The holidays are over and it's back to work for me. In fact I returned yesterday; the break was good however it is also good to be back.

It seems that I've returned to a flurry of acquisitions. Yesterday there was the heavily reported (on the blogosphere) purchase of XiV by IBM. Tony Pearson gives a summary of the features on his post. One thing that interests me is the use of distributed writes across an entire array by creating 1MB blocks from (presumably) LUNs and filesystems. If a drive fails, then the data is still available on other disks in the system and spread across a great number rather than a single drive (RAID-1) or potentially a small number of drives (RAID5/6).

I've been trying to get my head around what this means. On the one hand it sounds like a real problem, as a double drive failure could impact a wide number of hosts; it all depends on how well the 1MB chunks are distributed. However maybe it isn't that much of a problem as the issue only arises when both of the chunks that mirror a 1MB block both occur on failing drives. I would expect that as the number of physical drives increases then the impact of double failure reduces, as does the number of 1MB blocks affected. In addition, a drive may fail only in one area rather than on the whole device, so the affected blocks could be quite small; the remainder could be perfectly readable and be quickly moved. No doubt Moshe and the team have done the maths to know what the risk is and compared it to that of standard arrays and wouldn't be selling the product if it was not inherently more safe.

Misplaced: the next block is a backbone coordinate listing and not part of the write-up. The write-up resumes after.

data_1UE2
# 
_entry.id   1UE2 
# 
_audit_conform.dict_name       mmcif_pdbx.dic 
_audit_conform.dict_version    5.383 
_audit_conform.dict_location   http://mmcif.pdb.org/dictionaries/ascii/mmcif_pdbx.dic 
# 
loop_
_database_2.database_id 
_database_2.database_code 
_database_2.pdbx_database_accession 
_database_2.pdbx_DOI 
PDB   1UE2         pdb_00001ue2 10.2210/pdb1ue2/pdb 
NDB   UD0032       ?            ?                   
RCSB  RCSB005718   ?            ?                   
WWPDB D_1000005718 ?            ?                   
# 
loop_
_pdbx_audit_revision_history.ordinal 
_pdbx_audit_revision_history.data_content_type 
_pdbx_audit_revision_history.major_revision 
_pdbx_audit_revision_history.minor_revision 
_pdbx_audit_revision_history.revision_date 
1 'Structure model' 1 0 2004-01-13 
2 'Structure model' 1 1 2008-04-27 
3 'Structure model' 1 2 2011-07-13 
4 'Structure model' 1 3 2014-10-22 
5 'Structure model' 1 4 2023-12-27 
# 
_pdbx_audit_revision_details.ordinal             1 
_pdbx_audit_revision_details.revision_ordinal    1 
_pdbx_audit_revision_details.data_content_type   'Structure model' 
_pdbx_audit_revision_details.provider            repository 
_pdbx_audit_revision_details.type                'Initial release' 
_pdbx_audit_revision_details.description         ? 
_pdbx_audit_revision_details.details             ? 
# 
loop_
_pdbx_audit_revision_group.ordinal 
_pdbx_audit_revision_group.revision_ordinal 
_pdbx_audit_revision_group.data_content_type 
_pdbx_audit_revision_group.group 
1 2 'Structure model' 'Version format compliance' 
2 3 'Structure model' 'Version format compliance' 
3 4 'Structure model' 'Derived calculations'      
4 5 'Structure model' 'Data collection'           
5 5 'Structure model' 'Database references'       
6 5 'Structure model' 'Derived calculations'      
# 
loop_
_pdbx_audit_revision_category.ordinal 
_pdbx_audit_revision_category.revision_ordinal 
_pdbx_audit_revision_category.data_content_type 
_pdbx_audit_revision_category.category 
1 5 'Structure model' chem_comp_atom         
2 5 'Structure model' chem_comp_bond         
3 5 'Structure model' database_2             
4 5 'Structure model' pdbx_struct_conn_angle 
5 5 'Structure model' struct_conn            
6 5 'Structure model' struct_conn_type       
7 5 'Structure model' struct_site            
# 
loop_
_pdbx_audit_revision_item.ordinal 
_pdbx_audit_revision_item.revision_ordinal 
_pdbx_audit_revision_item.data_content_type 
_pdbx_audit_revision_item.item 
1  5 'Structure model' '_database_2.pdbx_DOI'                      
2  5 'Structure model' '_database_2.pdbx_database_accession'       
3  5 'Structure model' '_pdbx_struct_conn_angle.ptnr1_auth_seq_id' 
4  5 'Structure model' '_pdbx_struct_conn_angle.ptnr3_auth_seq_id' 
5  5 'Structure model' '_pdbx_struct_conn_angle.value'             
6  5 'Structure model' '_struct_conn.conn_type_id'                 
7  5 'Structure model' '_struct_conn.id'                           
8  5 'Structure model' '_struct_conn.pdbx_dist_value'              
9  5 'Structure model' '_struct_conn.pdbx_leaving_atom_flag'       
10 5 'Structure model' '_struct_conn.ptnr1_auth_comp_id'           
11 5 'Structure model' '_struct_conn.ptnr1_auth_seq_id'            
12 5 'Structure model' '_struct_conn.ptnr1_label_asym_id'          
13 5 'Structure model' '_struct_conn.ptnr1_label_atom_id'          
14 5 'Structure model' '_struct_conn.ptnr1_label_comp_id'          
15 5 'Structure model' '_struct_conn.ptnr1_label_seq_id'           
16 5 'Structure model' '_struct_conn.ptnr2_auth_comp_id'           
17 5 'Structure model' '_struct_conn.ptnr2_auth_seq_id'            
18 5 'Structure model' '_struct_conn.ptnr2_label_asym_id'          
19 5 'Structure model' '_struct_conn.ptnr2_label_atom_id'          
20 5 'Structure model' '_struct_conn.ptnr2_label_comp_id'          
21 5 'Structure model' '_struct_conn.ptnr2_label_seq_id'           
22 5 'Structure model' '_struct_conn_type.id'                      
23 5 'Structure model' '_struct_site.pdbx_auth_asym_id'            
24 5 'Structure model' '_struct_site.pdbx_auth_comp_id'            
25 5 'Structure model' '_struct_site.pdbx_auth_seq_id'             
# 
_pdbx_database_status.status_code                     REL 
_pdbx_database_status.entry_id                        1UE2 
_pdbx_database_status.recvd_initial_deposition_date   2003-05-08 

The only other issue I can see is what market the product will slot into; Tony mentions that the product is not for structured data (although I guess it supports it) but was designed for unstructured data of large binary file types. So, why use RAID-1 compared to say a 14+2 RAID-6 configuration which would be much cheaper in terms of the disk cost? Presumably another selling point is performance, but I would expect the target data profile (medical, large binary objects) to be more sequential than random access and not be that impacted by using SATA.

I guess only time will tell. I look forward to seeing how things go.

The other purchase announced today was that of Onaro by Netapp. Onaro sell SANScreen, a tool to collect and analyse fibre channel SANs and to highlight configuration issues. Whilst I think it is a good product, I don't see the fit with Netapp's business in the NAS market (in fact I'm sure SANScreen doesn't currently support NAS), so where's the benefit here other than buying up a company which must be close to or is making money.

I wonder who will be bought tomorrow?